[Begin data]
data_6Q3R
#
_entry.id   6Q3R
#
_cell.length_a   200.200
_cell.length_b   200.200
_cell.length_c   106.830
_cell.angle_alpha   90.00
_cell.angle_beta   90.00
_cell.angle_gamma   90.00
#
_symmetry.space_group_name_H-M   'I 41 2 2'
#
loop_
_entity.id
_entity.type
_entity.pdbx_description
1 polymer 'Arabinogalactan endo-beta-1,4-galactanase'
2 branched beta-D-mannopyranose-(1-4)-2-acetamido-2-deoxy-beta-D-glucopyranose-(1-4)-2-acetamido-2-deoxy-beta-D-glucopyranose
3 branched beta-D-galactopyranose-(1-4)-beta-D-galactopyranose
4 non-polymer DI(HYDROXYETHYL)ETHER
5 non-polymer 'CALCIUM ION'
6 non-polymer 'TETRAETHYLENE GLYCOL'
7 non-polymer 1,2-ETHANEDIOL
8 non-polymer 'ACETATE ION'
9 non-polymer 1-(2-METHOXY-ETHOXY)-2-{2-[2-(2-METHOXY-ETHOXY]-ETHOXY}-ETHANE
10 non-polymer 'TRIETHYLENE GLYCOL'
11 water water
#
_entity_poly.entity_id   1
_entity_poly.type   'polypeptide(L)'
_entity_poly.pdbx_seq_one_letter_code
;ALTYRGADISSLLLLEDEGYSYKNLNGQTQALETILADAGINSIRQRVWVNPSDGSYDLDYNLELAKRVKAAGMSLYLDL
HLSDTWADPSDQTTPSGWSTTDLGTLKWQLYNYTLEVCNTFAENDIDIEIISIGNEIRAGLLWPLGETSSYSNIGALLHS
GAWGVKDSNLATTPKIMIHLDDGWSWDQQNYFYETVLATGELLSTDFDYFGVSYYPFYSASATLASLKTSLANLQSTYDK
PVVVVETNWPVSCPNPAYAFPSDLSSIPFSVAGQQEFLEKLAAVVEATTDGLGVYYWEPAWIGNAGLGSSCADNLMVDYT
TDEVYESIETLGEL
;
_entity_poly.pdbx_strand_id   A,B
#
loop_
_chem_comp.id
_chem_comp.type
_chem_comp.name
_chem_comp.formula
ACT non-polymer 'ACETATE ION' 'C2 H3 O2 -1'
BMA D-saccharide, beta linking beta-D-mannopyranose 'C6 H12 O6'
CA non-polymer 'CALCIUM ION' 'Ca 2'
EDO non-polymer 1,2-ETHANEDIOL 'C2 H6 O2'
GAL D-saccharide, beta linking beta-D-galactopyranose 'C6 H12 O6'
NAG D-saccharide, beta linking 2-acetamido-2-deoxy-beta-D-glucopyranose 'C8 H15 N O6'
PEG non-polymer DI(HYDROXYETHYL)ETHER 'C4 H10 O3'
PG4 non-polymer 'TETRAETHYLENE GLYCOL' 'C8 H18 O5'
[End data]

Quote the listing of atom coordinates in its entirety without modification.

data_6Q3R
#
_entry.id   6Q3R
#
_cell.length_a   200.200
_cell.length_b   200.200
_cell.length_c   106.830
_cell.angle_alpha   90.00
_cell.angle_beta   90.00
_cell.angle_gamma   90.00
#
_symmetry.space_group_name_H-M   'I 41 2 2'
#
loop_
_entity.id
_entity.type
_entity.pdbx_description
1 polymer 'Arabinogalactan endo-beta-1,4-galactanase'
2 branched beta-D-mannopyranose-(1-4)-2-acetamido-2-deoxy-beta-D-glucopyranose-(1-4)-2-acetamido-2-deoxy-beta-D-glucopyranose
3 branched beta-D-galactopyranose-(1-4)-beta-D-galactopyranose
4 non-polymer DI(HYDROXYETHYL)ETHER
5 non-polymer 'CALCIUM ION'
6 non-polymer 'TETRAETHYLENE GLYCOL'
7 non-polymer 1,2-ETHANEDIOL
8 non-polymer 'ACETATE ION'
9 non-polymer 1-(2-METHOXY-ETHOXY)-2-{2-[2-(2-METHOXY-ETHOXY]-ETHOXY}-ETHANE
10 non-polymer 'TRIETHYLENE GLYCOL'
11 water water
#
_entity_poly.entity_id   1
_entity_poly.type   'polypeptide(L)'
_entity_poly.pdbx_seq_one_letter_code
;ALTYRGADISSLLLLEDEGYSYKNLNGQTQALETILADAGINSIRQRVWVNPSDGSYDLDYNLELAKRVKAAGMSLYLDL
HLSDTWADPSDQTTPSGWSTTDLGTLKWQLYNYTLEVCNTFAENDIDIEIISIGNEIRAGLLWPLGETSSYSNIGALLHS
GAWGVKDSNLATTPKIMIHLDDGWSWDQQNYFYETVLATGELLSTDFDYFGVSYYPFYSASATLASLKTSLANLQSTYDK
PVVVVETNWPVSCPNPAYAFPSDLSSIPFSVAGQQEFLEKLAAVVEATTDGLGVYYWEPAWIGNAGLGSSCADNLMVDYT
TDEVYESIETLGEL
;
_entity_poly.pdbx_strand_id   A,B
#
loop_
_chem_comp.id
_chem_comp.type
_chem_comp.name
_chem_comp.formula
ACT non-polymer 'ACETATE ION' 'C2 H3 O2 -1'
BMA D-saccharide, beta linking beta-D-mannopyranose 'C6 H12 O6'
CA non-polymer 'CALCIUM ION' 'Ca 2'
EDO non-polymer 1,2-ETHANEDIOL 'C2 H6 O2'
GAL D-saccharide, beta linking beta-D-galactopyranose 'C6 H12 O6'
NAG D-saccharide, beta linking 2-acetamido-2-deoxy-beta-D-glucopyranose 'C8 H15 N O6'
PEG non-polymer DI(HYDROXYETHYL)ETHER 'C4 H10 O3'
PG4 non-polymer 'TETRAETHYLENE GLYCOL' 'C8 H18 O5'